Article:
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Good reporting

Annual reports should inform society – not just shareholders – about vital issues such as the financial health and environmental impact of organisations, says Professor Alan Jagolinzer of Cambridge Judge Business School.

Business people discussing an annual report.
Professor Alan Jagolinzer

By Professor Alan Jagolinzer

Corporate financial reports aren’t usually considered ‘page-turners’, and the people who typically read them – stockholders, analysts and the media – normally focus on the business performance narrative, which might include growth in revenue, profit and dividends. This limited focus is unfortunate, however, since I tell students that financial reporting is a public policy initiative.

Financial reports can and should serve as a tool to inform society–not just people with a direct financial stake in a company–about how the organisation is, or is not, addressing crucial human-impact issues such as providing life-enriching services or affecting climate change.

One of my favourite examples I discuss with students is the 2014 annual report of Switzerland-based pharmaceutical company Novartis. On its cover, Novartis depicts a patient and medical professional walking arm in arm, dressed in blue hospital gowns. This cover photo hints that Novartis’ financial health affects patients and caregivers who rely on Novartis’ life-enhancing technology.

The annual report was compiled as the Ebola virus threatened to become a global pandemic. Inside the report, Novartis declared: “We are actively searching our compound library and evaluating any molecules that may be effective as a potential future Ebola treatment.” It’s obvious that investors and financial stakeholders would care about the financial viability of Novartis’s drug research programme. However, as is evident in today’s environment, global society should care as well. Right now, I believe everyone should be paying very close attention to the financial health of companies like Pfizer, Moderna, and AstraZeneca, because any misutilisation of financial resources, whether intended or unintended, might impede these organisations’ ability to service society with much-needed vaccine technology and distribution. 

Likewise, I believe that society needs to pay more attention to the financial viability of other enterprises that directly impact human need, such as companies that build infrastructure like roads, railways and hospitals, and airlines, currently in deep financial distress, which transport people and cargo including mail, prescriptions, repatriated remains of the deceased, and humanitarian food aid.

The societal danger of not recognising, anticipating, and intervening on financial malfeasance is reflected in the January 2018 collapse of UK government contractor Carillion, which was building schools, hospitals and roads, and providing critical services ranging from cleaning to school lunches. Financial shareholders lost a significant amount of capital in the company’s insolvency. Society lost as well because cities and towns didn’t get their hospitals and other projects built on time or on budget as more than 400 contracts were suddenly disrupted. A scathing UK parliamentary report cited “recklessness, hubris and greed” among directors.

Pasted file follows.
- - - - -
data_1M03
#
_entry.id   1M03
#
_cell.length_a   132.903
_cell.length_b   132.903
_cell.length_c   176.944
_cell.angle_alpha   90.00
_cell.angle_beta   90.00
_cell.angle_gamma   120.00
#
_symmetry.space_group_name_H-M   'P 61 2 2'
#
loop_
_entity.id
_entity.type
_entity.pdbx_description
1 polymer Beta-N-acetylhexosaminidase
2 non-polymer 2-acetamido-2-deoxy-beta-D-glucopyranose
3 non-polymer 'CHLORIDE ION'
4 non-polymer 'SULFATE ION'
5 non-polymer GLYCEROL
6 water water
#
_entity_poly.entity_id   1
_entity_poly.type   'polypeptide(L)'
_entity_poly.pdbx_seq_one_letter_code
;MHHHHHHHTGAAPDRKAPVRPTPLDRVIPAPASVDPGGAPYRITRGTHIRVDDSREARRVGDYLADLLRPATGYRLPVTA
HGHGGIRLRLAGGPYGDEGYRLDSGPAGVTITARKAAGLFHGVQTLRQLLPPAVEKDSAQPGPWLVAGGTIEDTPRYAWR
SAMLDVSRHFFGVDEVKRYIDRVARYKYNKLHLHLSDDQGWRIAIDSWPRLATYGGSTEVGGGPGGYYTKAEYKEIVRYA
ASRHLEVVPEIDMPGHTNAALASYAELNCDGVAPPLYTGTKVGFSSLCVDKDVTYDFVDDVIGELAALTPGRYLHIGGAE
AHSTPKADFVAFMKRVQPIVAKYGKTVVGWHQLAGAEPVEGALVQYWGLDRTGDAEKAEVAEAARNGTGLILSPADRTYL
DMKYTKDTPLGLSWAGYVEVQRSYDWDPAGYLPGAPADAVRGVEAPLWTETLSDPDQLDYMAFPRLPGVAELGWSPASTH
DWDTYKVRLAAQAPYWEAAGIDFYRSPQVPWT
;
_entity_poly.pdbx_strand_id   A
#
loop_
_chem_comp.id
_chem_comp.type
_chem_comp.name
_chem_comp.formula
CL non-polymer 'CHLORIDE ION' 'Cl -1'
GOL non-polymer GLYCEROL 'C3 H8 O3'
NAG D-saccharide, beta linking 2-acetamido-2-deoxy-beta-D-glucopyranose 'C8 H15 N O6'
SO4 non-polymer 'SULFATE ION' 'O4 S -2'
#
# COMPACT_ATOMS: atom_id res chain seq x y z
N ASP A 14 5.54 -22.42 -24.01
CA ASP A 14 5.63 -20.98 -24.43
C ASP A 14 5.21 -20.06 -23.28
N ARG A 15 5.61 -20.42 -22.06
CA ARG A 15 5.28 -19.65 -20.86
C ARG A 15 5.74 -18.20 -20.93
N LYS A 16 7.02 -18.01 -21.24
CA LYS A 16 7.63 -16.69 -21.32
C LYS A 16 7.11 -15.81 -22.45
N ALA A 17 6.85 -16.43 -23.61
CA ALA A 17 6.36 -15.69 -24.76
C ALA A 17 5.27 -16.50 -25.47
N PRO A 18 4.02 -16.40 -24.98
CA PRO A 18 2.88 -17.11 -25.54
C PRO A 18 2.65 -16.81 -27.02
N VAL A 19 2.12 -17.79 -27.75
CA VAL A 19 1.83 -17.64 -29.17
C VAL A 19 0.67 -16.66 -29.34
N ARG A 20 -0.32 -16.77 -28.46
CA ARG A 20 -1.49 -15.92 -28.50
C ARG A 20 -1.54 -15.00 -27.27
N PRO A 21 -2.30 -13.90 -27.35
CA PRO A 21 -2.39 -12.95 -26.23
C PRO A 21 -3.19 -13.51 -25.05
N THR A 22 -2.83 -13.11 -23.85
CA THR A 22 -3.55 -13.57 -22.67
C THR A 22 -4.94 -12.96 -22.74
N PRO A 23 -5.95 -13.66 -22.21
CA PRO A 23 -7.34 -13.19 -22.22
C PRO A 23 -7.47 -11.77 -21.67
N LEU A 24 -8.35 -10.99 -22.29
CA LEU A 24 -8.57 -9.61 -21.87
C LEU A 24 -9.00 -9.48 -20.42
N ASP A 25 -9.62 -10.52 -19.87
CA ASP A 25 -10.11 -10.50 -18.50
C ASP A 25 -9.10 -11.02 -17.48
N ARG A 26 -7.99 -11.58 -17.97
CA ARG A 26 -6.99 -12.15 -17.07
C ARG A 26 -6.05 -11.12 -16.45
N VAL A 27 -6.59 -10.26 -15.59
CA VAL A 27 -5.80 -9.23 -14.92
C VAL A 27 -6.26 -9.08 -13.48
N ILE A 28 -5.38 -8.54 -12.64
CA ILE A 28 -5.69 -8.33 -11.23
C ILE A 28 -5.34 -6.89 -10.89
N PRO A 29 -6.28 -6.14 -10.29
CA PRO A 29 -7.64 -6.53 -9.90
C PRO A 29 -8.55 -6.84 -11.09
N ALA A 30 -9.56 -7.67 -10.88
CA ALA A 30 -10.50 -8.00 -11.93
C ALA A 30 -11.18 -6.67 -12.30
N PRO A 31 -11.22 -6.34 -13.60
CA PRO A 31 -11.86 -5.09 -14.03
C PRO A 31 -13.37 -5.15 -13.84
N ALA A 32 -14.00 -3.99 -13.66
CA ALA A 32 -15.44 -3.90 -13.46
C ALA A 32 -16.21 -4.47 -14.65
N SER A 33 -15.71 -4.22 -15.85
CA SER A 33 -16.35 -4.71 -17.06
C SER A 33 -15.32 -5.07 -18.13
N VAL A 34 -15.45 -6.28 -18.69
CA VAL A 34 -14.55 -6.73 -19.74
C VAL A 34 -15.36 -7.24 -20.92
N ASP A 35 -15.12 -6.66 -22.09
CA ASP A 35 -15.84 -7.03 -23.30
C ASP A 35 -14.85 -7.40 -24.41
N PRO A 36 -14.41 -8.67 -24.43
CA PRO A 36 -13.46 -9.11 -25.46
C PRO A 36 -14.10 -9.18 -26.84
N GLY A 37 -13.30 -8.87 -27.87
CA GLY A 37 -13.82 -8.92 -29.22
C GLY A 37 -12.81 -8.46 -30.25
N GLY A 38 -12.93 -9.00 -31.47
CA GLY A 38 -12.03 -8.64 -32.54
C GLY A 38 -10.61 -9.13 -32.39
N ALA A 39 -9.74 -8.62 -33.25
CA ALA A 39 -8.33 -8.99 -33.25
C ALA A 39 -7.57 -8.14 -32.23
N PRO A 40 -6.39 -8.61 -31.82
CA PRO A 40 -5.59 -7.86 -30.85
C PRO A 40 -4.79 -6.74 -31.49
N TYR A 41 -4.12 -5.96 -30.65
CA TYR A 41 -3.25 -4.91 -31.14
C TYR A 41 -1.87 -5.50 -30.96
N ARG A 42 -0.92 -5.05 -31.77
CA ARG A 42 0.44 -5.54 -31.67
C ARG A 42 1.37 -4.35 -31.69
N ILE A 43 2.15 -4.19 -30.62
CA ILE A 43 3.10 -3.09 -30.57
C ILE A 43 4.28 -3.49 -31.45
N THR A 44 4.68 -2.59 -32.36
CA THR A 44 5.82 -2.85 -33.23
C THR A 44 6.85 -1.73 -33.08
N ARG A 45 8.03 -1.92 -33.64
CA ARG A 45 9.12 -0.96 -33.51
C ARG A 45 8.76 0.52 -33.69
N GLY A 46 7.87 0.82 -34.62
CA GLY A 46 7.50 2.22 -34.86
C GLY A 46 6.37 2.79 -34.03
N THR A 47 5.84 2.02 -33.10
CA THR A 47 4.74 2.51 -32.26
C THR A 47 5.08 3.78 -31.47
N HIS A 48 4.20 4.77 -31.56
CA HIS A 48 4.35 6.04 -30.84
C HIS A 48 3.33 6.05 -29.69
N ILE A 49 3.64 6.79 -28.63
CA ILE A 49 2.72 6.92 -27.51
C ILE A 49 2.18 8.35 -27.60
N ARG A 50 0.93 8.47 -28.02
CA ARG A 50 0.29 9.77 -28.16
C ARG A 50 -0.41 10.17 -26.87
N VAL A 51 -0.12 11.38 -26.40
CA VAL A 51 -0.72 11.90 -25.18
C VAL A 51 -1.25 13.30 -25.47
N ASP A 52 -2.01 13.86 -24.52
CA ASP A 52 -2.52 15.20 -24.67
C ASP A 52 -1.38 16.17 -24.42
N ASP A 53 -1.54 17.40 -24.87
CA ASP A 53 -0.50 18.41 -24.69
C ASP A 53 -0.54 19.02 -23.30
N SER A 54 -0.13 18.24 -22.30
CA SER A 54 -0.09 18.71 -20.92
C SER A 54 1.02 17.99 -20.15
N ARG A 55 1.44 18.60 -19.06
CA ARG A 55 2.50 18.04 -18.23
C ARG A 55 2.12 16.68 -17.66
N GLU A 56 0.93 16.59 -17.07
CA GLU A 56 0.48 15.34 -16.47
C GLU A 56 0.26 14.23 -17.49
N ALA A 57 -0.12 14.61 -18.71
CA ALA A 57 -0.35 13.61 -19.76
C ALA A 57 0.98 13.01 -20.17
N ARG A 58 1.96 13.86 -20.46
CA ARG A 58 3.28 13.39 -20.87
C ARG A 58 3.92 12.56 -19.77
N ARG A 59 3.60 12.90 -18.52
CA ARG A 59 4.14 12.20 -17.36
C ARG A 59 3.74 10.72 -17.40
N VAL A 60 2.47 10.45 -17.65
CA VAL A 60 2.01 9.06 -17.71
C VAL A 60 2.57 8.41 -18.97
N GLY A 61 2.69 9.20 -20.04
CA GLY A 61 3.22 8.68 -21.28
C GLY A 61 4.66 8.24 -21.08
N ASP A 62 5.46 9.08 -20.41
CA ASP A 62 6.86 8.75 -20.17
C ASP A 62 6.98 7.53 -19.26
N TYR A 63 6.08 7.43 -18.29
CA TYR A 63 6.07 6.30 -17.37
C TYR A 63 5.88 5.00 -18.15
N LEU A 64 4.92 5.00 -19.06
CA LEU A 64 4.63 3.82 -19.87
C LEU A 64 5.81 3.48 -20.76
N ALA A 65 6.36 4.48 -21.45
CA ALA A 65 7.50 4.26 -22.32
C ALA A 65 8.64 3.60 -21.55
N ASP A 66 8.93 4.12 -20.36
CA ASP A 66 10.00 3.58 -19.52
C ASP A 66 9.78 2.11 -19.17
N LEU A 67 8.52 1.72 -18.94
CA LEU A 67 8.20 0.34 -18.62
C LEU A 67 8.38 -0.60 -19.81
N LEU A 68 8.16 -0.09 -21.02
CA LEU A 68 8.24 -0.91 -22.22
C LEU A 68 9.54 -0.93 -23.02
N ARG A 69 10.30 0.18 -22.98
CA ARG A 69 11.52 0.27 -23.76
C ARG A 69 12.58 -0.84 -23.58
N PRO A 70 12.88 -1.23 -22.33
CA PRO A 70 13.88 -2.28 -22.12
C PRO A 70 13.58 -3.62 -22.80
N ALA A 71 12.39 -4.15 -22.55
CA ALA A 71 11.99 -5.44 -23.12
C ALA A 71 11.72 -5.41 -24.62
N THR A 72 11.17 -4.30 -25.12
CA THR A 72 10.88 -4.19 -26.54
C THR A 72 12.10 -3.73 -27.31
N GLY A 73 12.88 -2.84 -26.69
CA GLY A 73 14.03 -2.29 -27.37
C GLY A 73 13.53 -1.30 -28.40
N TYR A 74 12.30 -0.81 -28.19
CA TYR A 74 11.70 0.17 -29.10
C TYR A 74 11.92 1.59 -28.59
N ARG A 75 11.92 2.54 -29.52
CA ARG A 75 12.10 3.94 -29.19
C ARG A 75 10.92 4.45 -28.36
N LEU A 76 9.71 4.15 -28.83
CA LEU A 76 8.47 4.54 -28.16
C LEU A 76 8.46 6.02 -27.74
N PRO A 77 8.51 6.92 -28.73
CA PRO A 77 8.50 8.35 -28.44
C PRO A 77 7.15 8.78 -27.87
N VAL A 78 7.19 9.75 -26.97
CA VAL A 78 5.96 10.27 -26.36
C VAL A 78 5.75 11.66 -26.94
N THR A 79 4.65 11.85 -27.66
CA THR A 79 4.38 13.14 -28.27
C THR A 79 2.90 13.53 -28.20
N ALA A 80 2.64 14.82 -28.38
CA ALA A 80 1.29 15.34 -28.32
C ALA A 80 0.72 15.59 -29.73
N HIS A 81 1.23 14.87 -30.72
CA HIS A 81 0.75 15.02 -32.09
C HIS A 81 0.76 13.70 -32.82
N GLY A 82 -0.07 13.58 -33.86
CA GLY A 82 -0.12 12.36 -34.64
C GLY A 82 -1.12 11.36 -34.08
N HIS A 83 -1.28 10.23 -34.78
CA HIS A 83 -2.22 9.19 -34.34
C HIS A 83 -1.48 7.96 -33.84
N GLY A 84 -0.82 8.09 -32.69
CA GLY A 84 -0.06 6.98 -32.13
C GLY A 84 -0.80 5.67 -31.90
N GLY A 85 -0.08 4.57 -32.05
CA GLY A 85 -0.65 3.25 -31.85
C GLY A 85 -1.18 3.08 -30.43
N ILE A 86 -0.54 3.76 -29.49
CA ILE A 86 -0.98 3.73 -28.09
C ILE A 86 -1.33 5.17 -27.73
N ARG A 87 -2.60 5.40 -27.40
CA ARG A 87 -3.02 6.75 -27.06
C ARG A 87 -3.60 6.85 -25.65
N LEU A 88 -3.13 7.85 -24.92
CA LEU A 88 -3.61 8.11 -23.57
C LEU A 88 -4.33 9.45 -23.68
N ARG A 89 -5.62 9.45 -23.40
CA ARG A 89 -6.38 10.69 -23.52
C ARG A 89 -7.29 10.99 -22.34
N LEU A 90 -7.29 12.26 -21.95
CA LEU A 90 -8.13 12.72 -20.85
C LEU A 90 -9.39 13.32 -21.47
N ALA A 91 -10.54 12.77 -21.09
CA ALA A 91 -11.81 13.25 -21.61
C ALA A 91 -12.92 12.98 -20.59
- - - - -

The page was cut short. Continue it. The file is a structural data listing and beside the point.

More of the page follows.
A company’s obligation to its pensioners is another area where credible financial reporting serves a vital societal issue – and this is an area where poor pension-obligation performance also impacts shareholder performance. A report last summer by Morgan Stanley looked at 50 companies with the largest shortfalls in their pension funds, and found that those companies with pensions underfunded by more than 5% of market capitalisation “significantly underperform” both broader equity markets and their sector peers.

Like underfunded pension liability, I am increasingly concerned that environmental issues – ranging from toxic clean-up obligations to stranded asset write-downs – are being severely underreported in annual reports. I believe that firms are not allocating enough money to cover these potential environmental liabilities. If companies can’t pay for these obligations, then the costs will fall to taxpayers, or the clean-ups simply won’t be performed.

Finally, I think that more people should understand what United Nations accounting experts said more than two decades ago, that conventional financial reporting “routinely ignores environmental issues unless they have a financial impact of sufficient materiality.” There are two facets of environmental and social impact that are not yet fully accounted for in traditional financial reports: the effect of social and environmental climate change on the financial viability of the enterprise and the effects of the enterprise business operations on social and environmental climate change.

Thankfully, multiple agencies including Accounting for Sustainability (A4S), the International Accounting Standards Board (IASB), the Task Force for Climate-related Financial Disclosures (TCFD) and the Climate Disclosures Standards Board (CDSB) are engaged in developing better reporting on these issues. Each agency actively solicits stakeholder feedback to inform their proposed solutions. Since these problems affect humanity beyond those who merely hold financial interests in certain companies, it would be helpful if more people – from broader society – would learn about these initiatives and help support their development.


A version of this article appeared in The Conversation.

Alan Jagolinzer is Professor of Financial Accounting and Co-Director of the Centre for Financial Reporting & Accountability at Cambridge Judge Business School. He teaches on the Cambridge Master of Accounting (MAcc) and other programmes at the School.